At times like these, it’s probably best not to force it and gently seek for inspiration (sometimes from the most unexpected sources).
For some it may be their bestie, a creative support group or business networking buddies – people you can call up for a likeminded chat or to gently bounce off some ideas. Others may ask their social media fans to see what suggestions they may have about their current idea.
For hobby-ist, Vivian Ong, who sews and makes cards in her free time, these are the perfect times to take a break and indulge in some pleasant distractions just to chill out (she suggests keeping ample amounts of chocolates and ice cream in the fridge for sanity.)
As tempting as it might be to hole yourself up, grit your teeth and work at it until it’s done, when the creative juices aren’t flowing, what you create won’t be inspired. So, let go a little and just be.
Go for a walk, rest your tired body, speak to people, have your favourite food. We bet the inspiration tap will start flowing again once you’re relaxed. After all, creative work is all about being in the flow and enjoying what you do, isn’t it?
4. Try meditation
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Yes, we know that it’s cliché to say that meditation helps you relieve stress, relax and balance yourself. It’s been said so often that sometimes we tend to ignore this perfectly good piece of advice.
If you are the type of creative who struggles with impatience, negative thoughts and a brain working at the speed of light, perhaps it is time to slow things down with meditation.
Doing meditation brings so many benefits. Firstly, it is a wonderful way to relax following a stressful or tense day. After a certain length of practice, you may notice that the incessant noise and clutter in your mind is reduced (or you’ve learned to filter what’s important from those which are not). You start to observe your thoughts and feelings more clearly, creating more awareness of your self.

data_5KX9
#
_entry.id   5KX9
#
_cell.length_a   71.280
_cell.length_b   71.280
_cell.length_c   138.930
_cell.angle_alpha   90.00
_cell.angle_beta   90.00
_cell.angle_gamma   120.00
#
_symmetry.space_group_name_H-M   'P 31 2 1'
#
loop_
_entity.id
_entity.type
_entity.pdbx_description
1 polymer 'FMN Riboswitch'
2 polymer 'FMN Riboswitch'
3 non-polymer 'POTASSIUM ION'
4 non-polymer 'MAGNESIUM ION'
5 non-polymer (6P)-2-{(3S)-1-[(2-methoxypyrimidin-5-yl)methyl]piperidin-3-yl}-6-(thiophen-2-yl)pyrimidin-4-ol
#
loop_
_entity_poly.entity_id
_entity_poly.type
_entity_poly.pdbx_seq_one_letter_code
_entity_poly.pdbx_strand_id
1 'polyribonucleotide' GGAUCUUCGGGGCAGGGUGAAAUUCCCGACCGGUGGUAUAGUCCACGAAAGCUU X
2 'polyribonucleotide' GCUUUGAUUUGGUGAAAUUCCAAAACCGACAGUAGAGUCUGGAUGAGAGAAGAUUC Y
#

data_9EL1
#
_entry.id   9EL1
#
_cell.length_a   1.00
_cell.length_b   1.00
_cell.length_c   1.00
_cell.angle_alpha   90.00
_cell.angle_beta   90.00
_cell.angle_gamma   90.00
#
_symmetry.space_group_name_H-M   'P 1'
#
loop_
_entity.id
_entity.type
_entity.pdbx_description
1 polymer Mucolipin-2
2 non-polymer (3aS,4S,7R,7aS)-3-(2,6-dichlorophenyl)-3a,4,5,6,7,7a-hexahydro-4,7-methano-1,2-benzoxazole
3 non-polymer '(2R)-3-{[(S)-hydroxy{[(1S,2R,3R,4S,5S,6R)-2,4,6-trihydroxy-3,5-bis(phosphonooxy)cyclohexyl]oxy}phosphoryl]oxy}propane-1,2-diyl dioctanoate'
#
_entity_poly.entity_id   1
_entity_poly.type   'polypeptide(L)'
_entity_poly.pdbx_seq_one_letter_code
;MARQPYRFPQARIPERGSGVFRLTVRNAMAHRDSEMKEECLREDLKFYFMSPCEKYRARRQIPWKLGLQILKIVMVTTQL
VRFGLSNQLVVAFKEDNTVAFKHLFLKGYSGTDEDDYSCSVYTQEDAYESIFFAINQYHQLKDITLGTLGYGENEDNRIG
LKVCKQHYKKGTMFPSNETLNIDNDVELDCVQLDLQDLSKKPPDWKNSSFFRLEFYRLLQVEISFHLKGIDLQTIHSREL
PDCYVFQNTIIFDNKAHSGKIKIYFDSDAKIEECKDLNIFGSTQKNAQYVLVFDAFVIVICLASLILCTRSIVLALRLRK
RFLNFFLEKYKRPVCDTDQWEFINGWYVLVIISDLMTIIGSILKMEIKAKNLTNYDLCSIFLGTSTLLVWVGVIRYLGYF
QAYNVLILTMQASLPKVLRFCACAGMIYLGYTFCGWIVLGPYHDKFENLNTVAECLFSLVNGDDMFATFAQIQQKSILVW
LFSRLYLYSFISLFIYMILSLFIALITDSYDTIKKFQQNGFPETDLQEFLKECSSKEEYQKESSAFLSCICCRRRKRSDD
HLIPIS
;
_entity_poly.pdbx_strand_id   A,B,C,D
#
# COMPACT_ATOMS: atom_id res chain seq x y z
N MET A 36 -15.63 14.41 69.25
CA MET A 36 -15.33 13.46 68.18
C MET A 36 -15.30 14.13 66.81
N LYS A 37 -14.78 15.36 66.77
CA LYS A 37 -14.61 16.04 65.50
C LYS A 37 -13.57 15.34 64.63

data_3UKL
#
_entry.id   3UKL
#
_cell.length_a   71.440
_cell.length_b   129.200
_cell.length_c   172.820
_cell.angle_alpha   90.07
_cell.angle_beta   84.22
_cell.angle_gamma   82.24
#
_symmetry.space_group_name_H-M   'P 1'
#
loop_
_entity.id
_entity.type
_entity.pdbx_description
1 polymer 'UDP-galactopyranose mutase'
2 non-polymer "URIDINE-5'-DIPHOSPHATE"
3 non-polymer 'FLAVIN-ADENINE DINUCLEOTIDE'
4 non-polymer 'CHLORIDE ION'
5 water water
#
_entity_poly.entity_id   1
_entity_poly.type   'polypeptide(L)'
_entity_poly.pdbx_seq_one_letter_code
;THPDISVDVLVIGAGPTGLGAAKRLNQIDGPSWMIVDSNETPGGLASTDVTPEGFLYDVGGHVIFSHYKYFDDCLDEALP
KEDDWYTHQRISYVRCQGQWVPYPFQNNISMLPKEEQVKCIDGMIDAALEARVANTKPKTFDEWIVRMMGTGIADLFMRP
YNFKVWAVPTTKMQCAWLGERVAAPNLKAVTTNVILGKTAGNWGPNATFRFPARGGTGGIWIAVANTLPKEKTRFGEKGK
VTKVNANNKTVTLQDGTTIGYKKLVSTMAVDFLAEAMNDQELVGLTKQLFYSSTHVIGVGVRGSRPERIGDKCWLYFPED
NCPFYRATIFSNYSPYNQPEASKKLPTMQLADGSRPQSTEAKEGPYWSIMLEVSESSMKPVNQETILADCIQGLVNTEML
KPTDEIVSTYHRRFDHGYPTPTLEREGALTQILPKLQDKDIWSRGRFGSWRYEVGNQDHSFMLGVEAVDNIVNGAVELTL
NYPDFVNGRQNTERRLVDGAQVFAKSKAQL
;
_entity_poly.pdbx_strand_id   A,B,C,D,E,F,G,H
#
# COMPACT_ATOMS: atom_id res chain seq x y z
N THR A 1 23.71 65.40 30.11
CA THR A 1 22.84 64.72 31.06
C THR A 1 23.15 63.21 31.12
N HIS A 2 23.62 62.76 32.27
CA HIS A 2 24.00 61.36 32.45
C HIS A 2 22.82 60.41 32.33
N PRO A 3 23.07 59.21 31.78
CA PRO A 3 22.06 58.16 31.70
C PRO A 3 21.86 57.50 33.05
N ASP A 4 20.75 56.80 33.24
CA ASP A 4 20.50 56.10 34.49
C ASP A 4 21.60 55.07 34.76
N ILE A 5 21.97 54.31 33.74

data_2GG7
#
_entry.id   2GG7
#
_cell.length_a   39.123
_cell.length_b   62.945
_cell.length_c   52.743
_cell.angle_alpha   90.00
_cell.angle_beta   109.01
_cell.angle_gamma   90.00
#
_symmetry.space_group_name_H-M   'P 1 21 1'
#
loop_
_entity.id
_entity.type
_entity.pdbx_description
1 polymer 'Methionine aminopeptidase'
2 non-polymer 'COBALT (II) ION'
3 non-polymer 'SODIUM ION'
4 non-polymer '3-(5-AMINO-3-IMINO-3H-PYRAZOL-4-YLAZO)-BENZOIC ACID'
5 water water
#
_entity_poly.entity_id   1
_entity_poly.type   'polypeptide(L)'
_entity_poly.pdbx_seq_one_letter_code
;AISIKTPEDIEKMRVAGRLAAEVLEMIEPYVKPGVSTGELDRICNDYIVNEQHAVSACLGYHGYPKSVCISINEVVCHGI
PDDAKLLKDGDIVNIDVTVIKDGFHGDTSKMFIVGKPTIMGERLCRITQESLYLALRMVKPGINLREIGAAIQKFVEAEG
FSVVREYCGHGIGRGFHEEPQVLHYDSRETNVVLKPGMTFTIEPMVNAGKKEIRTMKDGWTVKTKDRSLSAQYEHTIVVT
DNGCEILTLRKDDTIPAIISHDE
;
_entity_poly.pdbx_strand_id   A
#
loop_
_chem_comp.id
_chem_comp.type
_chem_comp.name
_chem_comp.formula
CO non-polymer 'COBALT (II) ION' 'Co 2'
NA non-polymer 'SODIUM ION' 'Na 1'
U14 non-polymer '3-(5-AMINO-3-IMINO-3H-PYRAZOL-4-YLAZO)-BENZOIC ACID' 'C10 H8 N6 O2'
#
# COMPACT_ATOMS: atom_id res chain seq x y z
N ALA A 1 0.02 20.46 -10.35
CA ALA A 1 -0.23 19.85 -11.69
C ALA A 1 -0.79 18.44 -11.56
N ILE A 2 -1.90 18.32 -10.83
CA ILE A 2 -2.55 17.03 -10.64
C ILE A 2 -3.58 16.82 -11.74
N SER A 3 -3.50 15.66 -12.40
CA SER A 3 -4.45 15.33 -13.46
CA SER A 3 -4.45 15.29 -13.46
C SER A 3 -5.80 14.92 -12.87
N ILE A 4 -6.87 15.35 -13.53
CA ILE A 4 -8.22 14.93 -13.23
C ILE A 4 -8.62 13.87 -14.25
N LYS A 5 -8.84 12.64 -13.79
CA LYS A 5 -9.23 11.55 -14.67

A side effect of finding stillness through meditation is having your instincts become sharper and more obvious. These ever-important “skills” will help you flow better and level up on your creative skills.
All you need for meditation is your body, a quiet space, and a fixed amount of time (say 10 minutes to begin with and gradually lengthening it.) If you are a total beginner, try looking up YouTube videos, beginner guides on the Internet or join a class for closer guidance from a teacher.
5. Make plans but stay flexible
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Here’s the most surprising thing people may discover about creatives, who are often stereotyped as spontaneous and flighty personalities: the best ones are those who make plans, and consistently stick to them.
For those who are entrepreneurs or are using their creativity to earn a living, time-wasting is a luxury they cannot afford. While juggling the various responsibilities of running a business, having good planning of your time is essential.
Therefore, one of the best ways to love and nurture yourself as a creative is to plan out your schedule, and do it wisely. Don’t just schedule time for work and creative effort, remember to schedule in time for yourself (me time!) and include some slots for your family, pets and friends too. Prioritise your time for activities and people who nurture, uplift, encourage and inspire; reduce precious time on activities and people who don’t.
Get to know when you are most creative, and work it into your schedule. This will help to ensure you are at your optimum creative level when the time comes.
For your sanity, resist the temptation to jam pack your planner to the max. Factor in some breathing room or gaps of time where nothing is scheduled. This allows space for unforeseen plans/emergencies and the flexibility for plans to change, so that it won't add on to your stress levels.